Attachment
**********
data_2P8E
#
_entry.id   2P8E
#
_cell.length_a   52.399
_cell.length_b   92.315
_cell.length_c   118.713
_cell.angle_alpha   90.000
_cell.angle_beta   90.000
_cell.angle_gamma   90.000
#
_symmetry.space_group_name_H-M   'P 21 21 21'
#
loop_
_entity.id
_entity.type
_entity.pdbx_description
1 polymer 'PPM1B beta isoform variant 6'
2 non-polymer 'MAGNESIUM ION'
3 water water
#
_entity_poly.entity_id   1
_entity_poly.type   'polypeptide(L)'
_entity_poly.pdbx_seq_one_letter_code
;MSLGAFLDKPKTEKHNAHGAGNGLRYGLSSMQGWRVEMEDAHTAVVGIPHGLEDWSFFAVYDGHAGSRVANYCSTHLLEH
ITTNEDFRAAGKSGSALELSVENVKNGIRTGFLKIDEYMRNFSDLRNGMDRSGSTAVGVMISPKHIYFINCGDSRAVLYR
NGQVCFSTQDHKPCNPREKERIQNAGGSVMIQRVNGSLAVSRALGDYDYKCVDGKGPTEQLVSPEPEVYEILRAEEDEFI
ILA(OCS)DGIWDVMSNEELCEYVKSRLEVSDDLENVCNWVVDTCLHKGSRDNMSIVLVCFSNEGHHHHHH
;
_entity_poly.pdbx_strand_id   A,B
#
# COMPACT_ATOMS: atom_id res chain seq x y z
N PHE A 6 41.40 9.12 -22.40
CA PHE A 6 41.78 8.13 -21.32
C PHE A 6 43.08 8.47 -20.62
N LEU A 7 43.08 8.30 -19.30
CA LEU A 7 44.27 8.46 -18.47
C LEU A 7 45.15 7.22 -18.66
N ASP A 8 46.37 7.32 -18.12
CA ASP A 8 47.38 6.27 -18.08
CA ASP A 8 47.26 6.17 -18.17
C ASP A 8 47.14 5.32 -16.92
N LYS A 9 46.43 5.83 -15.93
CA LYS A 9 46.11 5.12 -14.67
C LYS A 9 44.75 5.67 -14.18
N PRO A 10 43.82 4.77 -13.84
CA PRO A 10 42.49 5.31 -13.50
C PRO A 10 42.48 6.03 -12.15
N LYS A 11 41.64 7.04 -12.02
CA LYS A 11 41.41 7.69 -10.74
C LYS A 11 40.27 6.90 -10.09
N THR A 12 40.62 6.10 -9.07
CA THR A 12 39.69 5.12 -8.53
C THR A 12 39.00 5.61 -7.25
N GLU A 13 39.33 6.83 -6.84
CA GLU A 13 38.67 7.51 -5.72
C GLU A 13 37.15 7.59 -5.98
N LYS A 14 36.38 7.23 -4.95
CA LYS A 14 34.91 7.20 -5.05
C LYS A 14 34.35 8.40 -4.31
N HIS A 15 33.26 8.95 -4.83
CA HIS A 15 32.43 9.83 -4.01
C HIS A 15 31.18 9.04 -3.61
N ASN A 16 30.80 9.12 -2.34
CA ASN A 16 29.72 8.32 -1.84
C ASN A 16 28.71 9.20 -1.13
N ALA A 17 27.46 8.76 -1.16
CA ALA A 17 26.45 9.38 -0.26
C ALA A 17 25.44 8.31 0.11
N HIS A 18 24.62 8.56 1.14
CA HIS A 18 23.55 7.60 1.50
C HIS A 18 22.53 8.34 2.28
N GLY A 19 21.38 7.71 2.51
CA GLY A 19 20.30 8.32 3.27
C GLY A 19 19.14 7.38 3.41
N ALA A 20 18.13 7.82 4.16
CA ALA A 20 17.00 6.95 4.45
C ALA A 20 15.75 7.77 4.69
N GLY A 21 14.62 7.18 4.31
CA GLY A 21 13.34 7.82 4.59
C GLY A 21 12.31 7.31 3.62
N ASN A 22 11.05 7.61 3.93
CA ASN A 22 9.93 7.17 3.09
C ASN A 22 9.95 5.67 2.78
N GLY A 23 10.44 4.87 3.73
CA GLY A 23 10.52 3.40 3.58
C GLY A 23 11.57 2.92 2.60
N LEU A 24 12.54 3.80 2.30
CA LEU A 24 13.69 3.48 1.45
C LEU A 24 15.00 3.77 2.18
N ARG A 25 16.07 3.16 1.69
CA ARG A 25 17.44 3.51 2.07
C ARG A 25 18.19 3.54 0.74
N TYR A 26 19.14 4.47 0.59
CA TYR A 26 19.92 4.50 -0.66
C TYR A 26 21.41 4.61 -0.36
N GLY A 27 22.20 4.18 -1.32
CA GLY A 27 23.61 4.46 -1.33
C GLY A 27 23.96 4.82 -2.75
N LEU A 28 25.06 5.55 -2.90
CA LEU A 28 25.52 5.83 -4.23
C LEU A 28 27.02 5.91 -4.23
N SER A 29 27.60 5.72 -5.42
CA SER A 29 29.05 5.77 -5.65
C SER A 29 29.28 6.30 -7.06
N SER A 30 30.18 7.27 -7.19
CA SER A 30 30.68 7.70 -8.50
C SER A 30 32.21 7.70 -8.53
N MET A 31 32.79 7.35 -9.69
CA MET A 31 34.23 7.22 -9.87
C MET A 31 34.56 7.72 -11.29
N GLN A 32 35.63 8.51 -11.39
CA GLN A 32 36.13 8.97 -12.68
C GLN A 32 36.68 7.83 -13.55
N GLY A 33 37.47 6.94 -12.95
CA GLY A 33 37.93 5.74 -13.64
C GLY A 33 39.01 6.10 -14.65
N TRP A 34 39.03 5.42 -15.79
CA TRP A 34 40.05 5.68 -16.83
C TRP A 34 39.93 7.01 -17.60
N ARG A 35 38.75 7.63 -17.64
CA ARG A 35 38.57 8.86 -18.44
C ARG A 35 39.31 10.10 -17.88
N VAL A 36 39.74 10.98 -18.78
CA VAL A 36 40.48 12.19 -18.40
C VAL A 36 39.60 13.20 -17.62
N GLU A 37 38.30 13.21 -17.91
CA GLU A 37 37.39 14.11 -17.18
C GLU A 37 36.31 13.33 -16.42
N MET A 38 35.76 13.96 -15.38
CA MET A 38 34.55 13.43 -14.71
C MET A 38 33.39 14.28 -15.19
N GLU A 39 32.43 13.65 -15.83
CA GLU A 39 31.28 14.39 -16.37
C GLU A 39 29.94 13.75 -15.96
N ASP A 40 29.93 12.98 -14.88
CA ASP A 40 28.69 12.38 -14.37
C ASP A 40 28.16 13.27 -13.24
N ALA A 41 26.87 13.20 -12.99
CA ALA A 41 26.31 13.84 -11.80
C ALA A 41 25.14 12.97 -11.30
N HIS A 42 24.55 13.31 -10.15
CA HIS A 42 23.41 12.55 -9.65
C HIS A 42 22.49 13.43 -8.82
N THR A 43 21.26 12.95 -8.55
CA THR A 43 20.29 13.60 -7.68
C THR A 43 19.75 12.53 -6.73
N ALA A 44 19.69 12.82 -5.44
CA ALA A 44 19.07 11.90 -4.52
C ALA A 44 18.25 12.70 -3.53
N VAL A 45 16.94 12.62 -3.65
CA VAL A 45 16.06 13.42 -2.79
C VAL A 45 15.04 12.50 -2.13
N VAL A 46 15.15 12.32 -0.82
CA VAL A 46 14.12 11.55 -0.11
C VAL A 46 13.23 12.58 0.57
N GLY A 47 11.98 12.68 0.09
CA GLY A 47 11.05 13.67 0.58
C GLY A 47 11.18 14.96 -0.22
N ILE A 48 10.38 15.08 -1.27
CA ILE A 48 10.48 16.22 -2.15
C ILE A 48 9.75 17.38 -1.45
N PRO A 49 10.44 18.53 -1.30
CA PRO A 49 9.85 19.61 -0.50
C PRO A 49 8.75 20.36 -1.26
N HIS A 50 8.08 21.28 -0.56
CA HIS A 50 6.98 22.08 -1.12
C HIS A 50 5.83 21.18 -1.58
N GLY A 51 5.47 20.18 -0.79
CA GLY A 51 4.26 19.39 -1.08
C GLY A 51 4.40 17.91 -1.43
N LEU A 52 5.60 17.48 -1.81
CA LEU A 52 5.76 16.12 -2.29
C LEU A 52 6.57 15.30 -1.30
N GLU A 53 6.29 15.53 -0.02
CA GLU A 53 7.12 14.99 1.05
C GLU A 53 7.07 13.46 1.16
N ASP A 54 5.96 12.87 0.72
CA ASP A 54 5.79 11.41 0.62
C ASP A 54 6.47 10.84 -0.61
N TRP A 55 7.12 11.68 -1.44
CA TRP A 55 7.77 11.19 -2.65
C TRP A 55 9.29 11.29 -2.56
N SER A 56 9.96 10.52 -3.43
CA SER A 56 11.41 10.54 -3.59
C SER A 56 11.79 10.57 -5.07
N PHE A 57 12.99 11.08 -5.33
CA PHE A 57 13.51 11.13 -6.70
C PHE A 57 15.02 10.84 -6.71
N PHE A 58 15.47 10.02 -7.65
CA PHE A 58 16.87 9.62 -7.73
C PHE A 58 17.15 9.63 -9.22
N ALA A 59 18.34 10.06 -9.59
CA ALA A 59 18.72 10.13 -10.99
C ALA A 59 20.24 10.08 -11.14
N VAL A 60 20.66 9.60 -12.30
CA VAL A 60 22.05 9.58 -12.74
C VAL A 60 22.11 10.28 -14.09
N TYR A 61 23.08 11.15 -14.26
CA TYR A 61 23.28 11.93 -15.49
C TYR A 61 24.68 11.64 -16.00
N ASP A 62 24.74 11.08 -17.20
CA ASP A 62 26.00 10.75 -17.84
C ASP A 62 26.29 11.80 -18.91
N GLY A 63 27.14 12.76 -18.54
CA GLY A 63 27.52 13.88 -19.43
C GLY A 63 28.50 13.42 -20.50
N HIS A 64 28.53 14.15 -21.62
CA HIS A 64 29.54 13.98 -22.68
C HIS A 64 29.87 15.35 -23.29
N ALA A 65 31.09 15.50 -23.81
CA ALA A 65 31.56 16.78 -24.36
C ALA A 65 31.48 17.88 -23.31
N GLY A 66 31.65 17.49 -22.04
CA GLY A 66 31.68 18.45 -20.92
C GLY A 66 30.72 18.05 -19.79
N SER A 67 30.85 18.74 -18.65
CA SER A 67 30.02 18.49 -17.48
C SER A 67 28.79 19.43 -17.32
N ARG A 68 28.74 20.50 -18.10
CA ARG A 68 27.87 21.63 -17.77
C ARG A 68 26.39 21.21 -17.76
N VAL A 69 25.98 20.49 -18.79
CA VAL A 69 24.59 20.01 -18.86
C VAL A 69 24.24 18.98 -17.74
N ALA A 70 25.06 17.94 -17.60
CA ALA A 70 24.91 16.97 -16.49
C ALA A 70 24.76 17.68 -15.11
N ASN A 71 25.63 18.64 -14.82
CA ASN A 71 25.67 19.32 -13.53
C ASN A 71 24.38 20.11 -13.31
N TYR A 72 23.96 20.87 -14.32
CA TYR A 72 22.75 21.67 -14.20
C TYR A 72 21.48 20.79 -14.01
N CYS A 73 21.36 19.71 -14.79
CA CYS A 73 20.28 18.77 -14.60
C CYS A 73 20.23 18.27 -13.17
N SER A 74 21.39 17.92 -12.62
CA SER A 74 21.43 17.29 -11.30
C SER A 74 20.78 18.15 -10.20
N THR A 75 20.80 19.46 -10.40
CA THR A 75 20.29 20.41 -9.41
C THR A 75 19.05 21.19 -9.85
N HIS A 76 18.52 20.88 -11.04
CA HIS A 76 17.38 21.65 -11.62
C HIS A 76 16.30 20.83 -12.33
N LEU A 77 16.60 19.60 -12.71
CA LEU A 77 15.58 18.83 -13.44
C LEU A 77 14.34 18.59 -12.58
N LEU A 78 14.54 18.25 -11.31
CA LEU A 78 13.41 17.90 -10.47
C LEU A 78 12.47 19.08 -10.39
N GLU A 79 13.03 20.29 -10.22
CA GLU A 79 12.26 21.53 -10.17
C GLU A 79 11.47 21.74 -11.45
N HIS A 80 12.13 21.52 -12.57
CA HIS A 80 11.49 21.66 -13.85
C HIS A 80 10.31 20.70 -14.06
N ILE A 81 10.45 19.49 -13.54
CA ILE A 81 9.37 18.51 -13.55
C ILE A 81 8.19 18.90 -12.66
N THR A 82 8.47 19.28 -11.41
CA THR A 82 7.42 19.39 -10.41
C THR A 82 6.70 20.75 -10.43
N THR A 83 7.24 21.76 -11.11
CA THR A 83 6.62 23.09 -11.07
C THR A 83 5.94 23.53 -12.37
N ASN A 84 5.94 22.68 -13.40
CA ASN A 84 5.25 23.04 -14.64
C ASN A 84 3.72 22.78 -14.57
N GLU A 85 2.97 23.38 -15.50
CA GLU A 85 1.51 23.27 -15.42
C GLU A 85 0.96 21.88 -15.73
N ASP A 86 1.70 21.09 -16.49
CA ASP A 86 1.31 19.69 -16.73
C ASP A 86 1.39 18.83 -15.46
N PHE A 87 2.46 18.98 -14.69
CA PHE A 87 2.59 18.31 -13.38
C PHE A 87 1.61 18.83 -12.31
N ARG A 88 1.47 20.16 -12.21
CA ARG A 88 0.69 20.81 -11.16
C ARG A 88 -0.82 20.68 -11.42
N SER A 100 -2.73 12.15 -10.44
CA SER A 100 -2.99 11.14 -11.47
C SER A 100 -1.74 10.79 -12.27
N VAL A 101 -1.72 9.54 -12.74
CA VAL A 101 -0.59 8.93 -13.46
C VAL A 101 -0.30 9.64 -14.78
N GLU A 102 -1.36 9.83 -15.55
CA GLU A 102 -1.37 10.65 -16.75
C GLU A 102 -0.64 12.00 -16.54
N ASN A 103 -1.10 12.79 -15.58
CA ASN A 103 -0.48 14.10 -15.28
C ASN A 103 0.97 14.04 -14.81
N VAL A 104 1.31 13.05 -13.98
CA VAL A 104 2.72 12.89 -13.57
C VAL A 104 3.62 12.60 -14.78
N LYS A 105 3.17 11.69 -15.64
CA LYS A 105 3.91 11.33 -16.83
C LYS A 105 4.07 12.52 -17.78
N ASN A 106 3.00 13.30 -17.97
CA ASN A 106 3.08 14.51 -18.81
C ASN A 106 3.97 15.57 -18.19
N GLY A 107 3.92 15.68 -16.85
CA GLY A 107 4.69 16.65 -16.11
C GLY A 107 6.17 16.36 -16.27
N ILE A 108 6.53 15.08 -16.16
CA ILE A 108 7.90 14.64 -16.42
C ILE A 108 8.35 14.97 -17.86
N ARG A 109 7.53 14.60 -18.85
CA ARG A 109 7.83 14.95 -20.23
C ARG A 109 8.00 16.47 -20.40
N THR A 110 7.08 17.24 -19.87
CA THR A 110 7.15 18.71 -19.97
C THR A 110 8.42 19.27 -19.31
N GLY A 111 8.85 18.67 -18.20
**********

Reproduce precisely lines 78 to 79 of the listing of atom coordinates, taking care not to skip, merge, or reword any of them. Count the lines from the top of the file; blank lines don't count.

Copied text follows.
C ALA A 20 15.75 7.77 4.69
N GLY A 21 14.62 7.18 4.31